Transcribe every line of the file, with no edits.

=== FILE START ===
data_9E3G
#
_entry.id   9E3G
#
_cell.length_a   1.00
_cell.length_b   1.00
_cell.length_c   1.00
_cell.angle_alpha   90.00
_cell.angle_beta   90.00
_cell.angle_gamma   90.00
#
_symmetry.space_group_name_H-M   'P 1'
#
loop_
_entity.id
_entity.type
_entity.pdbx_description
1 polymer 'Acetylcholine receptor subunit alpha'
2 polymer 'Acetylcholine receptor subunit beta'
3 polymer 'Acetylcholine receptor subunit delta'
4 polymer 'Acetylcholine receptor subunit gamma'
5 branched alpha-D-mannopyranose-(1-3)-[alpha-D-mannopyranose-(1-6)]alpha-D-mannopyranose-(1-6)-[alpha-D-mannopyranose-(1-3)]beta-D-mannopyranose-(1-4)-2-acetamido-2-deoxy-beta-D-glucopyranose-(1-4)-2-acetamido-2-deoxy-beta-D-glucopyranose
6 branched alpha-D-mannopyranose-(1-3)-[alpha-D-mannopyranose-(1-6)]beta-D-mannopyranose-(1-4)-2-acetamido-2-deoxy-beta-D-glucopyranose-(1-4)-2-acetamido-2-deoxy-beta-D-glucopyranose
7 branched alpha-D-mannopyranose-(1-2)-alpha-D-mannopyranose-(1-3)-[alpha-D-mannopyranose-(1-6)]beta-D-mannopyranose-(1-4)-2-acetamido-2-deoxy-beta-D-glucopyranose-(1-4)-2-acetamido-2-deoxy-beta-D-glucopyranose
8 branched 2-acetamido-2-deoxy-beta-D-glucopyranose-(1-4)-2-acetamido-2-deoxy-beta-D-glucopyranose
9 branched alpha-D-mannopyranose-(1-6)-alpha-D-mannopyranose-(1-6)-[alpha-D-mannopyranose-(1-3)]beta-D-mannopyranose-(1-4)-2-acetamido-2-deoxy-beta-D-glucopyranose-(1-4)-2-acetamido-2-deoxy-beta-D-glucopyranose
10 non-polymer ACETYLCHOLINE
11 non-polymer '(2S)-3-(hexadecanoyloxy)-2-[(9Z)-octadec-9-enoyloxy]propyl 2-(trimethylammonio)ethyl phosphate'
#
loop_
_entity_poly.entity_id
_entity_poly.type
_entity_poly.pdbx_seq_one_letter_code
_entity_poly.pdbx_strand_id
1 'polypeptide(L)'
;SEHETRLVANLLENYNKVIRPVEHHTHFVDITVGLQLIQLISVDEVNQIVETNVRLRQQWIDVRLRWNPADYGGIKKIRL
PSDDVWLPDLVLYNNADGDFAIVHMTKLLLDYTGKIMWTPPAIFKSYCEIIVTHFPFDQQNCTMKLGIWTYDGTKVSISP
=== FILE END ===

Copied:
data_9E3G
#
_entry.id   9E3G
#
_cell.length_a   1.00
_cell.length_b   1.00
_cell.length_c   1.00
_cell.angle_alpha   90.00
_cell.angle_beta   90.00
_cell.angle_gamma   90.00
#
_symmetry.space_group_name_H-M   'P 1'
#
loop_
_entity.id
_entity.type
_entity.pdbx_description
1 polymer 'Acetylcholine receptor subunit alpha'
2 polymer 'Acetylcholine receptor subunit beta'
3 polymer 'Acetylcholine receptor subunit delta'
4 polymer 'Acetylcholine receptor subunit gamma'
5 branched alpha-D-mannopyranose-(1-3)-[alpha-D-mannopyranose-(1-6)]alpha-D-mannopyranose-(1-6)-[alpha-D-mannopyranose-(1-3)]beta-D-mannopyranose-(1-4)-2-acetamido-2-deoxy-beta-D-glucopyranose-(1-4)-2-acetamido-2-deoxy-beta-D-glucopyranose
6 branched alpha-D-mannopyranose-(1-3)-[alpha-D-mannopyranose-(1-6)]beta-D-mannopyranose-(1-4)-2-acetamido-2-deoxy-beta-D-glucopyranose-(1-4)-2-acetamido-2-deoxy-beta-D-glucopyranose
7 branched alpha-D-mannopyranose-(1-2)-alpha-D-mannopyranose-(1-3)-[alpha-D-mannopyranose-(1-6)]beta-D-mannopyranose-(1-4)-2-acetamido-2-deoxy-beta-D-glucopyranose-(1-4)-2-acetamido-2-deoxy-beta-D-glucopyranose
8 branched 2-acetamido-2-deoxy-beta-D-glucopyranose-(1-4)-2-acetamido-2-deoxy-beta-D-glucopyranose
9 branched alpha-D-mannopyranose-(1-6)-alpha-D-mannopyranose-(1-6)-[alpha-D-mannopyranose-(1-3)]beta-D-mannopyranose-(1-4)-2-acetamido-2-deoxy-beta-D-glucopyranose-(1-4)-2-acetamido-2-deoxy-beta-D-glucopyranose
10 non-polymer ACETYLCHOLINE
11 non-polymer '(2S)-3-(hexadecanoyloxy)-2-[(9Z)-octadec-9-enoyloxy]propyl 2-(trimethylammonio)ethyl phosphate'
#
loop_
_entity_poly.entity_id
_entity_poly.type
_entity_poly.pdbx_seq_one_letter_code
_entity_poly.pdbx_strand_id
1 'polypeptide(L)'
;SEHETRLVANLLENYNKVIRPVEHHTHFVDITVGLQLIQLISVDEVNQIVETNVRLRQQWIDVRLRWNPADYGGIKKIRL
PSDDVWLPDLVLYNNADGDFAIVHMTKLLLDYTGKIMWTPPAIFKSYCEIIVTHFPFDQQNCTMKLGIWTYDGTKVSISP